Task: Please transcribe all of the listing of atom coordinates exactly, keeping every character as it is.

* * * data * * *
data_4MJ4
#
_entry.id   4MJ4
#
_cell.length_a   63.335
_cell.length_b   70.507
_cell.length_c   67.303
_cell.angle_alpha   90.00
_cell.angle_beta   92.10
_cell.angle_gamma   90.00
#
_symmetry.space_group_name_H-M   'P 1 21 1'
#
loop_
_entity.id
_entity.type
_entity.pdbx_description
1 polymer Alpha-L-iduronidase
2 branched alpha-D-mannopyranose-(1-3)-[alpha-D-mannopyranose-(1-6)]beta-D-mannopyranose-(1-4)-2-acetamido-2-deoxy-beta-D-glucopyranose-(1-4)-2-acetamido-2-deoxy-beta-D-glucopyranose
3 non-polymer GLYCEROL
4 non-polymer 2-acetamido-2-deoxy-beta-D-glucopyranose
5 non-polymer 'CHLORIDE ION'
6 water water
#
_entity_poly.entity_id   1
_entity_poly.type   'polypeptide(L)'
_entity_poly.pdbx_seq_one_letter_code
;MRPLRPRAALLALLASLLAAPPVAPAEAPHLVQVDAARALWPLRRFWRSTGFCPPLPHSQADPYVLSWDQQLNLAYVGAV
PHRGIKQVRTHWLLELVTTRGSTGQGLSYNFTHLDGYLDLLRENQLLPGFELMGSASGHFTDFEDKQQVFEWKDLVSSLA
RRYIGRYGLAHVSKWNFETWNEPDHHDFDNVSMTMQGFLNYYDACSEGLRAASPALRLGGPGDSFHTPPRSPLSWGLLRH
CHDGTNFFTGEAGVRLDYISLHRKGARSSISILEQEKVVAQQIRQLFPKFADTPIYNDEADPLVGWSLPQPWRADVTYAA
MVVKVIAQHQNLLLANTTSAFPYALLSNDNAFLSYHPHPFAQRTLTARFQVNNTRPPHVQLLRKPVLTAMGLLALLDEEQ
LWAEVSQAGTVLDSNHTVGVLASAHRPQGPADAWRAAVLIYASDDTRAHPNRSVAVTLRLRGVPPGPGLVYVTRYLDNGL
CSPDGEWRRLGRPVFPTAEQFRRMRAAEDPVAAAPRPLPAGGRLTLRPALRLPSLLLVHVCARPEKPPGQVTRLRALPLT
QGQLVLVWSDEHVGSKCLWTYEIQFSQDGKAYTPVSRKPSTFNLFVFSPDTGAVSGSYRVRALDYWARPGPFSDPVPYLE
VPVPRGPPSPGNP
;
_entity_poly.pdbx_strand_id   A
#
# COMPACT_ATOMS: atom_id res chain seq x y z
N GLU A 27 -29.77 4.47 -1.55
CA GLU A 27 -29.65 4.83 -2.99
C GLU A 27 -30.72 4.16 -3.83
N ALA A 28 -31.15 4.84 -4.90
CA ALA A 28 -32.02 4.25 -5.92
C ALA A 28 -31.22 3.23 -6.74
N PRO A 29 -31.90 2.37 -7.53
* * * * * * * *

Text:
data_4MJ4
#
_entry.id   4MJ4
#
_cell.length_a   63.335
_cell.length_b   70.507
_cell.length_c   67.303
_cell.angle_alpha   90.00
_cell.angle_beta   92.10
_cell.angle_gamma   90.00
#
_symmetry.space_group_name_H-M   'P 1 21 1'
#
loop_
_entity.id
_entity.type
_entity.pdbx_description
1 polymer Alpha-L-iduronidase
2 branched alpha-D-mannopyranose-(1-3)-[alpha-D-mannopyranose-(1-6)]beta-D-mannopyranose-(1-4)-2-acetamido-2-deoxy-beta-D-glucopyranose-(1-4)-2-acetamido-2-deoxy-beta-D-glucopyranose
3 non-polymer GLYCEROL
4 non-polymer 2-acetamido-2-deoxy-beta-D-glucopyranose
5 non-polymer 'CHLORIDE ION'
6 water water
#
_entity_poly.entity_id   1
_entity_poly.type   'polypeptide(L)'
_entity_poly.pdbx_seq_one_letter_code
;MRPLRPRAALLALLASLLAAPPVAPAEAPHLVQVDAARALWPLRRFWRSTGFCPPLPHSQADPYVLSWDQQLNLAYVGAV
PHRGIKQVRTHWLLELVTTRGSTGQGLSYNFTHLDGYLDLLRENQLLPGFELMGSASGHFTDFEDKQQVFEWKDLVSSLA
RRYIGRYGLAHVSKWNFETWNEPDHHDFDNVSMTMQGFLNYYDACSEGLRAASPALRLGGPGDSFHTPPRSPLSWGLLRH
CHDGTNFFTGEAGVRLDYISLHRKGARSSISILEQEKVVAQQIRQLFPKFADTPIYNDEADPLVGWSLPQPWRADVTYAA
MVVKVIAQHQNLLLANTTSAFPYALLSNDNAFLSYHPHPFAQRTLTARFQVNNTRPPHVQLLRKPVLTAMGLLALLDEEQ
LWAEVSQAGTVLDSNHTVGVLASAHRPQGPADAWRAAVLIYASDDTRAHPNRSVAVTLRLRGVPPGPGLVYVTRYLDNGL
CSPDGEWRRLGRPVFPTAEQFRRMRAAEDPVAAAPRPLPAGGRLTLRPALRLPSLLLVHVCARPEKPPGQVTRLRALPLT
QGQLVLVWSDEHVGSKCLWTYEIQFSQDGKAYTPVSRKPSTFNLFVFSPDTGAVSGSYRVRALDYWARPGPFSDPVPYLE
VPVPRGPPSPGNP
;
_entity_poly.pdbx_strand_id   A
#
# COMPACT_ATOMS: atom_id res chain seq x y z
N GLU A 27 -29.77 4.47 -1.55
CA GLU A 27 -29.65 4.83 -2.99
C GLU A 27 -30.72 4.16 -3.83
N ALA A 28 -31.15 4.84 -4.90
CA ALA A 28 -32.02 4.25 -5.92
C ALA A 28 -31.22 3.23 -6.74
N PRO A 29 -31.90 2.37 -7.53